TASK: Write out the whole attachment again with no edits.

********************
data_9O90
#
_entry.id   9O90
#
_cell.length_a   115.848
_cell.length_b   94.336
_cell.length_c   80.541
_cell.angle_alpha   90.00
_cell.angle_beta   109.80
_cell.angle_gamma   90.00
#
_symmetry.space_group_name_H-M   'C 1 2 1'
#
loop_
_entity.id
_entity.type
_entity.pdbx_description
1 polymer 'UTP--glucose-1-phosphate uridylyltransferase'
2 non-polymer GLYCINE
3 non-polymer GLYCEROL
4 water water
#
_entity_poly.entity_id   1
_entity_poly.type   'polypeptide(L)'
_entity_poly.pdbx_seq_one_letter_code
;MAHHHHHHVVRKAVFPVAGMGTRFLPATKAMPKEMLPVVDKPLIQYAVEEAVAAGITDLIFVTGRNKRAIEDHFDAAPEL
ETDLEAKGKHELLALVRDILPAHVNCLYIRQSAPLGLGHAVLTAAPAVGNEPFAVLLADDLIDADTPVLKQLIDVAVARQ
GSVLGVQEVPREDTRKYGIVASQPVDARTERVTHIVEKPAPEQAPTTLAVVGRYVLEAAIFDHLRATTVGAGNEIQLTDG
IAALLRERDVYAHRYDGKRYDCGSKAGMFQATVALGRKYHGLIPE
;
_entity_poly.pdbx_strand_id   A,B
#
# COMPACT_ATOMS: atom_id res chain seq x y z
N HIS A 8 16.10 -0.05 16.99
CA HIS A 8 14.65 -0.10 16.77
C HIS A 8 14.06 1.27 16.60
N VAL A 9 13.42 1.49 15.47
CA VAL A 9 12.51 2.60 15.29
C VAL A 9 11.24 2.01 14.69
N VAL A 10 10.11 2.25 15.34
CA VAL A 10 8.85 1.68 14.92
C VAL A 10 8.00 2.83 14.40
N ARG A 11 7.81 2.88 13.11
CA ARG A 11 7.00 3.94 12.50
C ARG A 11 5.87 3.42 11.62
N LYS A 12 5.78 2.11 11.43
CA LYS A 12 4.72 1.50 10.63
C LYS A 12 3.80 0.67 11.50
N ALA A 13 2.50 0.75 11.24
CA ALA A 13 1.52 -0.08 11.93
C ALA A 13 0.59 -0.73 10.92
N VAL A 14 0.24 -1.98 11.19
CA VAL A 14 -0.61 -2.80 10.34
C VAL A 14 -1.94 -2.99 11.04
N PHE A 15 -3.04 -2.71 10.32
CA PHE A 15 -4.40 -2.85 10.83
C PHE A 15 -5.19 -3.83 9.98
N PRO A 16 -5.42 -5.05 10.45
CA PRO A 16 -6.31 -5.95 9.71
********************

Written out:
data_9O90
#
_entry.id   9O90
#
_cell.length_a   115.848
_cell.length_b   94.336
_cell.length_c   80.541
_cell.angle_alpha   90.00
_cell.angle_beta   109.80
_cell.angle_gamma   90.00
#
_symmetry.space_group_name_H-M   'C 1 2 1'
#
loop_
_entity.id
_entity.type
_entity.pdbx_description
1 polymer 'UTP--glucose-1-phosphate uridylyltransferase'
2 non-polymer GLYCINE
3 non-polymer GLYCEROL
4 water water
#
_entity_poly.entity_id   1
_entity_poly.type   'polypeptide(L)'
_entity_poly.pdbx_seq_one_letter_code
;MAHHHHHHVVRKAVFPVAGMGTRFLPATKAMPKEMLPVVDKPLIQYAVEEAVAAGITDLIFVTGRNKRAIEDHFDAAPEL
ETDLEAKGKHELLALVRDILPAHVNCLYIRQSAPLGLGHAVLTAAPAVGNEPFAVLLADDLIDADTPVLKQLIDVAVARQ
GSVLGVQEVPREDTRKYGIVASQPVDARTERVTHIVEKPAPEQAPTTLAVVGRYVLEAAIFDHLRATTVGAGNEIQLTDG
IAALLRERDVYAHRYDGKRYDCGSKAGMFQATVALGRKYHGLIPE
;
_entity_poly.pdbx_strand_id   A,B
#
# COMPACT_ATOMS: atom_id res chain seq x y z
N HIS A 8 16.10 -0.05 16.99
CA HIS A 8 14.65 -0.10 16.77
C HIS A 8 14.06 1.27 16.60
N VAL A 9 13.42 1.49 15.47
CA VAL A 9 12.51 2.60 15.29
C VAL A 9 11.24 2.01 14.69
N VAL A 10 10.11 2.25 15.34
CA VAL A 10 8.85 1.68 14.92
C VAL A 10 8.00 2.83 14.40
N ARG A 11 7.81 2.88 13.11
CA ARG A 11 7.00 3.94 12.50
C ARG A 11 5.87 3.42 11.62
N LYS A 12 5.78 2.11 11.43
CA LYS A 12 4.72 1.50 10.63
C LYS A 12 3.80 0.67 11.50
N ALA A 13 2.50 0.75 11.24
CA ALA A 13 1.52 -0.08 11.93
C ALA A 13 0.59 -0.73 10.92
N VAL A 14 0.24 -1.98 11.19
CA VAL A 14 -0.61 -2.80 10.34
C VAL A 14 -1.94 -2.99 11.04
N PHE A 15 -3.04 -2.71 10.32
CA PHE A 15 -4.40 -2.85 10.83
C PHE A 15 -5.19 -3.83 9.98
N PRO A 16 -5.42 -5.05 10.45
CA PRO A 16 -6.31 -5.95 9.71